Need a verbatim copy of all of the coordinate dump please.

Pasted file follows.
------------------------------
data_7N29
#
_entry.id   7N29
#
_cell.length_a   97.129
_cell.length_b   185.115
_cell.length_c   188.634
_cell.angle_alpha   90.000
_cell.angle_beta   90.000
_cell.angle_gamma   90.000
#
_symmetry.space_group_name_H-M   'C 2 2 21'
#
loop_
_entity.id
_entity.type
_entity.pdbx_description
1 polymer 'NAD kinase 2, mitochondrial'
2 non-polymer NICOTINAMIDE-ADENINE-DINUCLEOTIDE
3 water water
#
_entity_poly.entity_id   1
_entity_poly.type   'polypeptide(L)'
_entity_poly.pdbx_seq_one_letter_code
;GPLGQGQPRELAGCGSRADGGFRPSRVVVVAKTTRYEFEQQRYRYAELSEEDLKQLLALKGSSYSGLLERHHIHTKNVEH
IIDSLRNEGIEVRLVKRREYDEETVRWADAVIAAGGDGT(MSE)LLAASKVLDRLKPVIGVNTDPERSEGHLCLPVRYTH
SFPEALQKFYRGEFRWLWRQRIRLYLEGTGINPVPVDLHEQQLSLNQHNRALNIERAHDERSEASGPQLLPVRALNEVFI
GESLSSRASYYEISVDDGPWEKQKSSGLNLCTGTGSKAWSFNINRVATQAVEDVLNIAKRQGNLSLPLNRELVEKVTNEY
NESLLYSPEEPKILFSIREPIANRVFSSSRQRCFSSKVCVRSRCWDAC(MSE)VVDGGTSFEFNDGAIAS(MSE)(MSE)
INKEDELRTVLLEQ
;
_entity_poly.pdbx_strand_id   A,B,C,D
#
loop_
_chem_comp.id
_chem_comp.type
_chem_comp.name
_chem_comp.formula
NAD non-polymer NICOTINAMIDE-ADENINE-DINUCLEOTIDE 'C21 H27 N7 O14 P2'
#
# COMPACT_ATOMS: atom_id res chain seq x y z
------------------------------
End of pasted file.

data_7N29
#
_entry.id   7N29
#
_cell.length_a   97.129
_cell.length_b   185.115
_cell.length_c   188.634
_cell.angle_alpha   90.000
_cell.angle_beta   90.000
_cell.angle_gamma   90.000
#
_symmetry.space_group_name_H-M   'C 2 2 21'
#
loop_
_entity.id
_entity.type
_entity.pdbx_description
1 polymer 'NAD kinase 2, mitochondrial'
2 non-polymer NICOTINAMIDE-ADENINE-DINUCLEOTIDE
3 water water
#
_entity_poly.entity_id   1
_entity_poly.type   'polypeptide(L)'
_entity_poly.pdbx_seq_one_letter_code
;GPLGQGQPRELAGCGSRADGGFRPSRVVVVAKTTRYEFEQQRYRYAELSEEDLKQLLALKGSSYSGLLERHHIHTKNVEH
IIDSLRNEGIEVRLVKRREYDEETVRWADAVIAAGGDGT(MSE)LLAASKVLDRLKPVIGVNTDPERSEGHLCLPVRYTH
SFPEALQKFYRGEFRWLWRQRIRLYLEGTGINPVPVDLHEQQLSLNQHNRALNIERAHDERSEASGPQLLPVRALNEVFI
GESLSSRASYYEISVDDGPWEKQKSSGLNLCTGTGSKAWSFNINRVATQAVEDVLNIAKRQGNLSLPLNRELVEKVTNEY
NESLLYSPEEPKILFSIREPIANRVFSSSRQRCFSSKVCVRSRCWDAC(MSE)VVDGGTSFEFNDGAIAS(MSE)(MSE)
INKEDELRTVLLEQ
;
_entity_poly.pdbx_strand_id   A,B,C,D
#
loop_
_chem_comp.id
_chem_comp.type
_chem_comp.name
_chem_comp.formula
NAD non-polymer NICOTINAMIDE-ADENINE-DINUCLEOTIDE 'C21 H27 N7 O14 P2'
#
# COMPACT_ATOMS: atom_id res chain seq x y z